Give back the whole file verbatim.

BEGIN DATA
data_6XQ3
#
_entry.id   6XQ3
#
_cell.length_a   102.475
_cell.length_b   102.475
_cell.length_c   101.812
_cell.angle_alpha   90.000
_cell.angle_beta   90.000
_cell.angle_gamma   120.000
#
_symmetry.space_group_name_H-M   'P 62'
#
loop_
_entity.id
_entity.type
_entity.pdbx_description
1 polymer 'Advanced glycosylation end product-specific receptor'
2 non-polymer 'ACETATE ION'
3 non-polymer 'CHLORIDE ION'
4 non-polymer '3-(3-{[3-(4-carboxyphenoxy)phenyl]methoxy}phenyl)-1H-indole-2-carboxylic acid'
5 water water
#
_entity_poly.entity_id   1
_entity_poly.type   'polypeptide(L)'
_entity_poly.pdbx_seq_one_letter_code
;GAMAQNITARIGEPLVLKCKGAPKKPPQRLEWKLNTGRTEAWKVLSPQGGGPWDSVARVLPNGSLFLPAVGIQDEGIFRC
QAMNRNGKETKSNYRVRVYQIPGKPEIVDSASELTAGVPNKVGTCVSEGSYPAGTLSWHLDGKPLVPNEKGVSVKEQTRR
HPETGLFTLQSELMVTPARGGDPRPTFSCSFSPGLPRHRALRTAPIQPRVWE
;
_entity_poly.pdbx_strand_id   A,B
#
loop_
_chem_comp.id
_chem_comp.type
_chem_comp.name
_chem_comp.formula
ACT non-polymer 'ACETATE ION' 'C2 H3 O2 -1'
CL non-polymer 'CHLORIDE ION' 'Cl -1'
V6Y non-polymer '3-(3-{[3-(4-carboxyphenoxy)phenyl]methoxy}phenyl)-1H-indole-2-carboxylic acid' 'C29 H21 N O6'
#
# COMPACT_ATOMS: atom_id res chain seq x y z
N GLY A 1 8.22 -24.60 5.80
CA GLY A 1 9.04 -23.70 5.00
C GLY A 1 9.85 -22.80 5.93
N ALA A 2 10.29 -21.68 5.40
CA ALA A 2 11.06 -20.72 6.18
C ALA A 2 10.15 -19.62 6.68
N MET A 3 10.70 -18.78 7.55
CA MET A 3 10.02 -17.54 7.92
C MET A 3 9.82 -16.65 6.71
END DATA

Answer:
data_6XQ3
#
_entry.id   6XQ3
#
_cell.length_a   102.475
_cell.length_b   102.475
_cell.length_c   101.812
_cell.angle_alpha   90.000
_cell.angle_beta   90.000
_cell.angle_gamma   120.000
#
_symmetry.space_group_name_H-M   'P 62'
#
loop_
_entity.id
_entity.type
_entity.pdbx_description
1 polymer 'Advanced glycosylation end product-specific receptor'
2 non-polymer 'ACETATE ION'
3 non-polymer 'CHLORIDE ION'
4 non-polymer '3-(3-{[3-(4-carboxyphenoxy)phenyl]methoxy}phenyl)-1H-indole-2-carboxylic acid'
5 water water
#
_entity_poly.entity_id   1
_entity_poly.type   'polypeptide(L)'
_entity_poly.pdbx_seq_one_letter_code
;GAMAQNITARIGEPLVLKCKGAPKKPPQRLEWKLNTGRTEAWKVLSPQGGGPWDSVARVLPNGSLFLPAVGIQDEGIFRC
QAMNRNGKETKSNYRVRVYQIPGKPEIVDSASELTAGVPNKVGTCVSEGSYPAGTLSWHLDGKPLVPNEKGVSVKEQTRR
HPETGLFTLQSELMVTPARGGDPRPTFSCSFSPGLPRHRALRTAPIQPRVWE
;
_entity_poly.pdbx_strand_id   A,B
#
loop_
_chem_comp.id
_chem_comp.type
_chem_comp.name
_chem_comp.formula
ACT non-polymer 'ACETATE ION' 'C2 H3 O2 -1'
CL non-polymer 'CHLORIDE ION' 'Cl -1'
V6Y non-polymer '3-(3-{[3-(4-carboxyphenoxy)phenyl]methoxy}phenyl)-1H-indole-2-carboxylic acid' 'C29 H21 N O6'
#
# COMPACT_ATOMS: atom_id res chain seq x y z
N GLY A 1 8.22 -24.60 5.80
CA GLY A 1 9.04 -23.70 5.00
C GLY A 1 9.85 -22.80 5.93
N ALA A 2 10.29 -21.68 5.40
CA ALA A 2 11.06 -20.72 6.18
C ALA A 2 10.15 -19.62 6.68
N MET A 3 10.70 -18.78 7.55
CA MET A 3 10.02 -17.54 7.92
C MET A 3 9.82 -16.65 6.71